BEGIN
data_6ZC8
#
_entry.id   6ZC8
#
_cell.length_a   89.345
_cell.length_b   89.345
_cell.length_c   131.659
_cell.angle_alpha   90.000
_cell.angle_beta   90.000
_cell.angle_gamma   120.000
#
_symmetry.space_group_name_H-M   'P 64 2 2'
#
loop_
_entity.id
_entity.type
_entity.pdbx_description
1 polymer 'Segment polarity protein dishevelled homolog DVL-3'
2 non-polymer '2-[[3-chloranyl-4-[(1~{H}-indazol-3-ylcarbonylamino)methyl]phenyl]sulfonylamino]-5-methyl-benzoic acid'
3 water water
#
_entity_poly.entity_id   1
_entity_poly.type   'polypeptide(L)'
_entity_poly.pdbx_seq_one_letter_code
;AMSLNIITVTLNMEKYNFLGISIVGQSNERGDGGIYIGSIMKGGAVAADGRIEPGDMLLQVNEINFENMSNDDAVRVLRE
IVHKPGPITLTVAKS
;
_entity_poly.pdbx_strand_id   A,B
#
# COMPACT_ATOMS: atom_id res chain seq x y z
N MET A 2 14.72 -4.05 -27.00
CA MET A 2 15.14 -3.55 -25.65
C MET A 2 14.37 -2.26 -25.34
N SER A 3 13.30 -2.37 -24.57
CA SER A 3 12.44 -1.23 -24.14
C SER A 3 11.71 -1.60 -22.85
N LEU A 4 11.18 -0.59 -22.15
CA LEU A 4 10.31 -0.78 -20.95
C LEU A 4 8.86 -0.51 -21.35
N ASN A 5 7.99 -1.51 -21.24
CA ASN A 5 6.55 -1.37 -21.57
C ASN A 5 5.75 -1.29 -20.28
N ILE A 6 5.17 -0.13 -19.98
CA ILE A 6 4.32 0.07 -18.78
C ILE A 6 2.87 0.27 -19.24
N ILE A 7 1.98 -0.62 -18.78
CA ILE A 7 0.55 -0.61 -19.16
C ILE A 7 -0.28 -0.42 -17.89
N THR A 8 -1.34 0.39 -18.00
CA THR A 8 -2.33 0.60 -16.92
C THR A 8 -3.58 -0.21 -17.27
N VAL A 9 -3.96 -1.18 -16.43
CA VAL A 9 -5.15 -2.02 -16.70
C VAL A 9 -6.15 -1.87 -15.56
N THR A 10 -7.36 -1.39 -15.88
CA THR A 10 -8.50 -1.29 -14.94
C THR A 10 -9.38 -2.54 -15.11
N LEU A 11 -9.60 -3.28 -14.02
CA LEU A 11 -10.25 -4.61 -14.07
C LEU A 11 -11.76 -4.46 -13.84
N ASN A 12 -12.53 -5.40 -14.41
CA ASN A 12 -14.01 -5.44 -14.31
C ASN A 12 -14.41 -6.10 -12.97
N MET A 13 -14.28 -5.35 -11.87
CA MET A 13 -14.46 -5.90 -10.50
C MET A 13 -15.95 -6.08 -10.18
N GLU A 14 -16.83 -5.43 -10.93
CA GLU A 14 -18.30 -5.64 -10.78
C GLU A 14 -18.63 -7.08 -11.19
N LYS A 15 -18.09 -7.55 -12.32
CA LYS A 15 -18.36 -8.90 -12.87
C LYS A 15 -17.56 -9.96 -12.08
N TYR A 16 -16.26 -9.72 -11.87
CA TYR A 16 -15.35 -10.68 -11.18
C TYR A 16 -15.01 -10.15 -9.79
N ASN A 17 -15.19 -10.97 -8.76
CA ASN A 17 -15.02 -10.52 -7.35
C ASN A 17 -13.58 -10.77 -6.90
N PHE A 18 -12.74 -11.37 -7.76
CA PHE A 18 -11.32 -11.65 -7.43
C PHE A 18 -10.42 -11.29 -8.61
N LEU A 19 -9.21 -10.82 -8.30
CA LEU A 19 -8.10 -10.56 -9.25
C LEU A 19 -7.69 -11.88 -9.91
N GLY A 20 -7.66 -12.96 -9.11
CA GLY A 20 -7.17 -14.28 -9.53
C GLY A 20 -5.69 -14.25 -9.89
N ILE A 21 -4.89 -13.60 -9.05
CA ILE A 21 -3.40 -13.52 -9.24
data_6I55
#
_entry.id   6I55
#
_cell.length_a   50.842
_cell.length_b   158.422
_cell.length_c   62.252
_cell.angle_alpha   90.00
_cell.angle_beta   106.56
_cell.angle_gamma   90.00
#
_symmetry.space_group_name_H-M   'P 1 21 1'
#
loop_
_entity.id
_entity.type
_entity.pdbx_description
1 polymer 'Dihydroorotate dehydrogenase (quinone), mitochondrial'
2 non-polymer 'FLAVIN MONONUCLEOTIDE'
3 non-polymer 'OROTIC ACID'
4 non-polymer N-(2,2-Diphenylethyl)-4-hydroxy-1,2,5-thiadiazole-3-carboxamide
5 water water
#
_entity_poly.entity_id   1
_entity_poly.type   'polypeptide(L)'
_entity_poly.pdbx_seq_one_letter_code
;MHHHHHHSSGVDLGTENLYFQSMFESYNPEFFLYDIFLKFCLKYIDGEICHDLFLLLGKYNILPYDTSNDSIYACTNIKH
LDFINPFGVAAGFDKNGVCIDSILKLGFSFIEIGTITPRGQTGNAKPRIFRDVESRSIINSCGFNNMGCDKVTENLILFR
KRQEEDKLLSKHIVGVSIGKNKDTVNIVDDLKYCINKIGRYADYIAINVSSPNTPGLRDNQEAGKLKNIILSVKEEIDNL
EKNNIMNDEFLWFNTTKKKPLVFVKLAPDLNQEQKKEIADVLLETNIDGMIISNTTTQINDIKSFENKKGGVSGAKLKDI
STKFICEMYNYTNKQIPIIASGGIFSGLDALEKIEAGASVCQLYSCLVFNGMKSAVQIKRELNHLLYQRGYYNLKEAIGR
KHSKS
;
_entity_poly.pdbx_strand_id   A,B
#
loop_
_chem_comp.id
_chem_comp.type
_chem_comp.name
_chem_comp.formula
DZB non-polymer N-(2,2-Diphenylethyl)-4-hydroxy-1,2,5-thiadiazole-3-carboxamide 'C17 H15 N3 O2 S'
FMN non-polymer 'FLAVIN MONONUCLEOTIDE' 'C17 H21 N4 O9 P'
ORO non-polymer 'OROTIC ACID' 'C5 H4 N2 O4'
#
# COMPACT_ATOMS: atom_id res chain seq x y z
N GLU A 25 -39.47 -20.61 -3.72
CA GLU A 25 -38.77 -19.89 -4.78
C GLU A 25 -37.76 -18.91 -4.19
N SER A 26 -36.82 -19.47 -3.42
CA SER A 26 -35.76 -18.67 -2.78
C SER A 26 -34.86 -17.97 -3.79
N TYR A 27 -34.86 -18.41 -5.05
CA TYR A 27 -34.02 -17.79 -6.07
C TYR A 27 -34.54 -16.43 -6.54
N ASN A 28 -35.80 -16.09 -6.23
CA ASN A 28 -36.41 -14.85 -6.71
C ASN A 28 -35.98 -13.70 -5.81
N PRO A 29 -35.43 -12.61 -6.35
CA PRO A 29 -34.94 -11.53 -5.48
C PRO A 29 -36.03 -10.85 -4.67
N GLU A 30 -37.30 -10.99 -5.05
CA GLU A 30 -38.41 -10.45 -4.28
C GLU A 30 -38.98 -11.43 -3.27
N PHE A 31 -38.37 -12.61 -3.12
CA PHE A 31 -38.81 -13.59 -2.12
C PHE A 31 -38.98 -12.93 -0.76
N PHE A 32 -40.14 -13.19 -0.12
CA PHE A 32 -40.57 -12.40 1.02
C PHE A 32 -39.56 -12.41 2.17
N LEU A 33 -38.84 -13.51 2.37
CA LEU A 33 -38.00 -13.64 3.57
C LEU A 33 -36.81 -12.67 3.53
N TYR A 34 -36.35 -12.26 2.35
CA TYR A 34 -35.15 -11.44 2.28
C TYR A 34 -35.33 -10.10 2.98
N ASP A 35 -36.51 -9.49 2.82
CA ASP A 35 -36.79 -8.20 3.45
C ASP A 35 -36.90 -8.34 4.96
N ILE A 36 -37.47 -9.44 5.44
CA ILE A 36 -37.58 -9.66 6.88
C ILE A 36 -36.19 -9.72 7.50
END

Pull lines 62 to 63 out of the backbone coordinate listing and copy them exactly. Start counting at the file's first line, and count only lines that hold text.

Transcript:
CA ASN A 12 -14.01 -5.44 -14.31
C ASN A 12 -14.41 -6.10 -12.97